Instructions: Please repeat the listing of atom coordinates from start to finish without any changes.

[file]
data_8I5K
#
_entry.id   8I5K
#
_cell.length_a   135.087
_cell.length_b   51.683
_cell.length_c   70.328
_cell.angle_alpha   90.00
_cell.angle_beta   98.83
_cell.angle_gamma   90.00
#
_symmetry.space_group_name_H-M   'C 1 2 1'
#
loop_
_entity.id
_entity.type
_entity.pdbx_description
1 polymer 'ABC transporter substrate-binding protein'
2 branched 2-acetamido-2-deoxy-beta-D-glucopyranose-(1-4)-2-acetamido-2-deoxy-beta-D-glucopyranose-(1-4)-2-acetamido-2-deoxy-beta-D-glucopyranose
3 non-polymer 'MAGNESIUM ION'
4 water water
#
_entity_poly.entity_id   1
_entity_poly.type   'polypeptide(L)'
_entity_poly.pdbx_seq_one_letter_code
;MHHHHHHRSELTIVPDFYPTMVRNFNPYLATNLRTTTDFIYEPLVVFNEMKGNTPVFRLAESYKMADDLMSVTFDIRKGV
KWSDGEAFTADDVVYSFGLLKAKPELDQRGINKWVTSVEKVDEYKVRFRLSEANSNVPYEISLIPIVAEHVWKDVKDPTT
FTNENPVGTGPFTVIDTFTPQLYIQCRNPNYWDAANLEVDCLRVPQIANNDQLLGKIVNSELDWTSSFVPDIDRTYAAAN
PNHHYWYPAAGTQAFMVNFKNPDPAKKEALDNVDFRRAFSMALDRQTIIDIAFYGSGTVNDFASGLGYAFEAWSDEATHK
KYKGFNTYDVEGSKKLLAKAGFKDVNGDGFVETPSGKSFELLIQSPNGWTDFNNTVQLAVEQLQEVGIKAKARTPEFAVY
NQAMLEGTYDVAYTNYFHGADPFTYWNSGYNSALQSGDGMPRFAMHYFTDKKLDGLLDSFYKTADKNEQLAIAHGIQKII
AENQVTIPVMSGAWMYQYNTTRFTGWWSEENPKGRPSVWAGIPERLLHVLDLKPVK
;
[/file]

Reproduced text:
data_8I5K
#
_entry.id   8I5K
#
_cell.length_a   135.087
_cell.length_b   51.683
_cell.length_c   70.328
_cell.angle_alpha   90.00
_cell.angle_beta   98.83
_cell.angle_gamma   90.00
#
_symmetry.space_group_name_H-M   'C 1 2 1'
#
loop_
_entity.id
_entity.type
_entity.pdbx_description
1 polymer 'ABC transporter substrate-binding protein'
2 branched 2-acetamido-2-deoxy-beta-D-glucopyranose-(1-4)-2-acetamido-2-deoxy-beta-D-glucopyranose-(1-4)-2-acetamido-2-deoxy-beta-D-glucopyranose
3 non-polymer 'MAGNESIUM ION'
4 water water
#
_entity_poly.entity_id   1
_entity_poly.type   'polypeptide(L)'
_entity_poly.pdbx_seq_one_letter_code
;MHHHHHHRSELTIVPDFYPTMVRNFNPYLATNLRTTTDFIYEPLVVFNEMKGNTPVFRLAESYKMADDLMSVTFDIRKGV
KWSDGEAFTADDVVYSFGLLKAKPELDQRGINKWVTSVEKVDEYKVRFRLSEANSNVPYEISLIPIVAEHVWKDVKDPTT
FTNENPVGTGPFTVIDTFTPQLYIQCRNPNYWDAANLEVDCLRVPQIANNDQLLGKIVNSELDWTSSFVPDIDRTYAAAN
PNHHYWYPAAGTQAFMVNFKNPDPAKKEALDNVDFRRAFSMALDRQTIIDIAFYGSGTVNDFASGLGYAFEAWSDEATHK
KYKGFNTYDVEGSKKLLAKAGFKDVNGDGFVETPSGKSFELLIQSPNGWTDFNNTVQLAVEQLQEVGIKAKARTPEFAVY
NQAMLEGTYDVAYTNYFHGADPFTYWNSGYNSALQSGDGMPRFAMHYFTDKKLDGLLDSFYKTADKNEQLAIAHGIQKII
AENQVTIPVMSGAWMYQYNTTRFTGWWSEENPKGRPSVWAGIPERLLHVLDLKPVK
;